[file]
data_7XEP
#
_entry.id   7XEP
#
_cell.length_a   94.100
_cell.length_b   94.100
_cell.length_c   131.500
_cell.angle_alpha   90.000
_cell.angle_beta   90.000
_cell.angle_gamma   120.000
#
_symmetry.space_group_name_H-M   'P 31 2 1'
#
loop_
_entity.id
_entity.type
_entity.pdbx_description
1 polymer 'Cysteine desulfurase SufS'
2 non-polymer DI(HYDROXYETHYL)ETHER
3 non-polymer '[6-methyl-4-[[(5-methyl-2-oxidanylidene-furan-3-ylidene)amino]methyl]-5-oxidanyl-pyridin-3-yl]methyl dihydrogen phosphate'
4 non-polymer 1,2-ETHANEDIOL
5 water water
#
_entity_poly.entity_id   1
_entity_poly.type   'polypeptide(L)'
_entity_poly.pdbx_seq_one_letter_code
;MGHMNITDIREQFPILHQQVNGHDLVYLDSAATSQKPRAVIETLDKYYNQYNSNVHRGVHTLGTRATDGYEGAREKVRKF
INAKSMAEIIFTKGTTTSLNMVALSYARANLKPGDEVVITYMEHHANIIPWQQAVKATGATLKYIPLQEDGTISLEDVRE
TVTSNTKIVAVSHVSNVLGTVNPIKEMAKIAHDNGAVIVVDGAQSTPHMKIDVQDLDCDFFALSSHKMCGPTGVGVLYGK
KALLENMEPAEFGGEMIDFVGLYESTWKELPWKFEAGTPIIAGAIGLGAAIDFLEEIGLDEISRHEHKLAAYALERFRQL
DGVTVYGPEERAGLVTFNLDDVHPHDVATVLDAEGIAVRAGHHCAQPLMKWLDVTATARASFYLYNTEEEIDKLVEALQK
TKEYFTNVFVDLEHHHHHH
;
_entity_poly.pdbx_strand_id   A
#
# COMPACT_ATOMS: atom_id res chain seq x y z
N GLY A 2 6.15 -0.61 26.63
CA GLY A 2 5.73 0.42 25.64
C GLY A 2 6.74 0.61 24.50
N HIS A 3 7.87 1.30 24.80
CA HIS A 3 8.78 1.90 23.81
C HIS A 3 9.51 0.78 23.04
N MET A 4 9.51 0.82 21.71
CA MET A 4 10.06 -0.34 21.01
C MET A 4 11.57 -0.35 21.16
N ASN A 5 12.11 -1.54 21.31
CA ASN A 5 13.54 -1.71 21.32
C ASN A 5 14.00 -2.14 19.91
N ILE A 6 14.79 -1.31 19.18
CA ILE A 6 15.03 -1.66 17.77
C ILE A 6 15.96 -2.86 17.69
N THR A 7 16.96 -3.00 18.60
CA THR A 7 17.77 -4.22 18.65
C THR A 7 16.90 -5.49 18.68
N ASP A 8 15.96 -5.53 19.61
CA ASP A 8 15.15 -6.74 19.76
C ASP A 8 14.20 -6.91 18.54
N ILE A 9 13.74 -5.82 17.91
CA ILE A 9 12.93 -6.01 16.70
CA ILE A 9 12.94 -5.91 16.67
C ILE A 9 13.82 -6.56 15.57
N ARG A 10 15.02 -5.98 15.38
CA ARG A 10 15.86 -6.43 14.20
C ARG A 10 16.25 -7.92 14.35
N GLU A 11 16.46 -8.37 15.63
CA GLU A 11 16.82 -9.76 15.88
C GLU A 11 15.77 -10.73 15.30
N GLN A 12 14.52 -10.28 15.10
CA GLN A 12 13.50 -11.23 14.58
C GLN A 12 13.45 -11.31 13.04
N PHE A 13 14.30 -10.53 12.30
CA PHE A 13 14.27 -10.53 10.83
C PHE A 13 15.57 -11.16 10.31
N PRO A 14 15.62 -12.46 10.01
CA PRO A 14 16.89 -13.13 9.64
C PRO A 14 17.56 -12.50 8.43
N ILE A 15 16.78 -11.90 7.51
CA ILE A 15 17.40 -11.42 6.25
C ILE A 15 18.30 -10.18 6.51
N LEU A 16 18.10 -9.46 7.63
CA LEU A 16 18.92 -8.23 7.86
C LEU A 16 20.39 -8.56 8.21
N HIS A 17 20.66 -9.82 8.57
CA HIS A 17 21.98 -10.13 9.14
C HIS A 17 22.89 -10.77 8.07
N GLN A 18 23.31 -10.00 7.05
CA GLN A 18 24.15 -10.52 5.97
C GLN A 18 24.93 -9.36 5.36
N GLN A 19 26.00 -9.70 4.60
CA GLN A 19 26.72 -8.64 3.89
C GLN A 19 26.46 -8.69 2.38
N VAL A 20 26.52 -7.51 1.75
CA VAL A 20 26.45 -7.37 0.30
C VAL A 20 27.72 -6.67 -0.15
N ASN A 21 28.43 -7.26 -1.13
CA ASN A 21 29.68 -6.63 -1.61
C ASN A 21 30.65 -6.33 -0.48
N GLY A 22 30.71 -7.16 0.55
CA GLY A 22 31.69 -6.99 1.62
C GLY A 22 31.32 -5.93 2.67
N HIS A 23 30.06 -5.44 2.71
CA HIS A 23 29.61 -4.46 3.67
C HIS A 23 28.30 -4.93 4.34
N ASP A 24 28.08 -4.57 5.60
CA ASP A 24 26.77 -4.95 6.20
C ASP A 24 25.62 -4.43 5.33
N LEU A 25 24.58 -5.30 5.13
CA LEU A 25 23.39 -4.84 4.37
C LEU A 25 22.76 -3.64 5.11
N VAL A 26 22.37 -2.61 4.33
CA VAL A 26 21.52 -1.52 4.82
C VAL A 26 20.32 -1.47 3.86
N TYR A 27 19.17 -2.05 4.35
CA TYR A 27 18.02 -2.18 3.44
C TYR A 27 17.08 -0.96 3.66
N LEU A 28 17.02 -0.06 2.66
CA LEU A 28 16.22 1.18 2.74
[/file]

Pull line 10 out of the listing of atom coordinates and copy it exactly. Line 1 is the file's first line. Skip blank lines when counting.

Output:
_cell.angle_gamma   120.000